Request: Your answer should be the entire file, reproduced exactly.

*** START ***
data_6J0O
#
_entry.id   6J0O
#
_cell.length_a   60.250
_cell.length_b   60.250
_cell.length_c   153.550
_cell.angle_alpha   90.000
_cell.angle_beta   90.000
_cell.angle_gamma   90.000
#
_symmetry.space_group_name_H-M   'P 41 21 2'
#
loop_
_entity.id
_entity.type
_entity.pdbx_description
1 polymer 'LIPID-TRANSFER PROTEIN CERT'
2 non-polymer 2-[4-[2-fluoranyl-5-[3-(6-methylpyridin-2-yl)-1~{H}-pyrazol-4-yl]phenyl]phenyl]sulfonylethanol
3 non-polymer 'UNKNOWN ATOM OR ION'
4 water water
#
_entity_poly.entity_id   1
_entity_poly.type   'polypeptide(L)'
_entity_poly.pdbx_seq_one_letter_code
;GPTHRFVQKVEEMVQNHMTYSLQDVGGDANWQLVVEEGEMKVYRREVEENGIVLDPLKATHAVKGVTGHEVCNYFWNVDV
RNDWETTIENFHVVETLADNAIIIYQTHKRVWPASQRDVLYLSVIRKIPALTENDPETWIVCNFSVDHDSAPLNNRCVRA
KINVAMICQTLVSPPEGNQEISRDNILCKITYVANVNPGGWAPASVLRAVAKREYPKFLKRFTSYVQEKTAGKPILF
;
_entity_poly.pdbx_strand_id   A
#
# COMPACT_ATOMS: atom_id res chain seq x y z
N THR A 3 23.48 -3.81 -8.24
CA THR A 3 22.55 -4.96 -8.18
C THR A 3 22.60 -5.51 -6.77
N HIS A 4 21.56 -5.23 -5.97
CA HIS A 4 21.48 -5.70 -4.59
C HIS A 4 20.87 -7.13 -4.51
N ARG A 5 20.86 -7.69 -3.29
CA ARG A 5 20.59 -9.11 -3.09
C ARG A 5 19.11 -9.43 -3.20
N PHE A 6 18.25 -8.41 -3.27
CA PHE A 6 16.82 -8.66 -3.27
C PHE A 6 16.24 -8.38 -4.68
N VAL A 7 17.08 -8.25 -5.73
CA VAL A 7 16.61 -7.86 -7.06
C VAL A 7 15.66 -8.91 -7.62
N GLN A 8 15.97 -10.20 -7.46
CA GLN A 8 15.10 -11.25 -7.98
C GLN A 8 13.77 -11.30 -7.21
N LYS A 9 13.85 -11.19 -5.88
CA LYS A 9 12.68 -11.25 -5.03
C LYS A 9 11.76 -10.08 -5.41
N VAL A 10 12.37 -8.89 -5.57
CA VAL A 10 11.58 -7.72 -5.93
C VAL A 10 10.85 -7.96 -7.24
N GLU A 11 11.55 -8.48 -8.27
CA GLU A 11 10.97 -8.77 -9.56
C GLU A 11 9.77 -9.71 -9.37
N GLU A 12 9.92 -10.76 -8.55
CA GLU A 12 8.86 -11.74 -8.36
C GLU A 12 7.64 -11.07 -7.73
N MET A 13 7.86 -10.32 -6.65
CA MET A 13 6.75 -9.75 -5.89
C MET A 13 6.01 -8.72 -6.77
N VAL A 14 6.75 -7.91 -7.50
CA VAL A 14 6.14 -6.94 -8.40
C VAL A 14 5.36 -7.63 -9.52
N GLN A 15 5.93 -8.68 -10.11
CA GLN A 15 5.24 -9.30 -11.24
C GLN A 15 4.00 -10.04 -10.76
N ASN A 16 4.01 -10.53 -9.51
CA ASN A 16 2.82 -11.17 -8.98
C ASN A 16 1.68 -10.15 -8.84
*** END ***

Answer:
data_6J0O
#
_entry.id   6J0O
#
_cell.length_a   60.250
_cell.length_b   60.250
_cell.length_c   153.550
_cell.angle_alpha   90.000
_cell.angle_beta   90.000
_cell.angle_gamma   90.000
#
_symmetry.space_group_name_H-M   'P 41 21 2'
#
loop_
_entity.id
_entity.type
_entity.pdbx_description
1 polymer 'LIPID-TRANSFER PROTEIN CERT'
2 non-polymer 2-[4-[2-fluoranyl-5-[3-(6-methylpyridin-2-yl)-1~{H}-pyrazol-4-yl]phenyl]phenyl]sulfonylethanol
3 non-polymer 'UNKNOWN ATOM OR ION'
4 water water
#
_entity_poly.entity_id   1
_entity_poly.type   'polypeptide(L)'
_entity_poly.pdbx_seq_one_letter_code
;GPTHRFVQKVEEMVQNHMTYSLQDVGGDANWQLVVEEGEMKVYRREVEENGIVLDPLKATHAVKGVTGHEVCNYFWNVDV
RNDWETTIENFHVVETLADNAIIIYQTHKRVWPASQRDVLYLSVIRKIPALTENDPETWIVCNFSVDHDSAPLNNRCVRA
KINVAMICQTLVSPPEGNQEISRDNILCKITYVANVNPGGWAPASVLRAVAKREYPKFLKRFTSYVQEKTAGKPILF
;
_entity_poly.pdbx_strand_id   A
#
# COMPACT_ATOMS: atom_id res chain seq x y z
N THR A 3 23.48 -3.81 -8.24
CA THR A 3 22.55 -4.96 -8.18
C THR A 3 22.60 -5.51 -6.77
N HIS A 4 21.56 -5.23 -5.97
CA HIS A 4 21.48 -5.70 -4.59
C HIS A 4 20.87 -7.13 -4.51
N ARG A 5 20.86 -7.69 -3.29
CA ARG A 5 20.59 -9.11 -3.09
C ARG A 5 19.11 -9.43 -3.20
N PHE A 6 18.25 -8.41 -3.27
CA PHE A 6 16.82 -8.66 -3.27
C PHE A 6 16.24 -8.38 -4.68
N VAL A 7 17.08 -8.25 -5.73
CA VAL A 7 16.61 -7.86 -7.06
C VAL A 7 15.66 -8.91 -7.62
N GLN A 8 15.97 -10.20 -7.46
CA GLN A 8 15.10 -11.25 -7.98
C GLN A 8 13.77 -11.30 -7.21
N LYS A 9 13.85 -11.19 -5.88
CA LYS A 9 12.68 -11.25 -5.03
C LYS A 9 11.76 -10.08 -5.41
N VAL A 10 12.37 -8.89 -5.57
CA VAL A 10 11.58 -7.72 -5.93
C VAL A 10 10.85 -7.96 -7.24
N GLU A 11 11.55 -8.48 -8.27
CA GLU A 11 10.97 -8.77 -9.56
C GLU A 11 9.77 -9.71 -9.37
N GLU A 12 9.92 -10.76 -8.55
CA GLU A 12 8.86 -11.74 -8.36
C GLU A 12 7.64 -11.07 -7.73
N MET A 13 7.86 -10.32 -6.65
CA MET A 13 6.75 -9.75 -5.89
C MET A 13 6.01 -8.72 -6.77
N VAL A 14 6.75 -7.91 -7.50
CA VAL A 14 6.14 -6.94 -8.40
C VAL A 14 5.36 -7.63 -9.52
N GLN A 15 5.93 -8.68 -10.11
CA GLN A 15 5.24 -9.30 -11.24
C GLN A 15 4.00 -10.04 -10.76
N ASN A 16 4.01 -10.53 -9.51
CA ASN A 16 2.82 -11.17 -8.98
C ASN A 16 1.68 -10.15 -8.84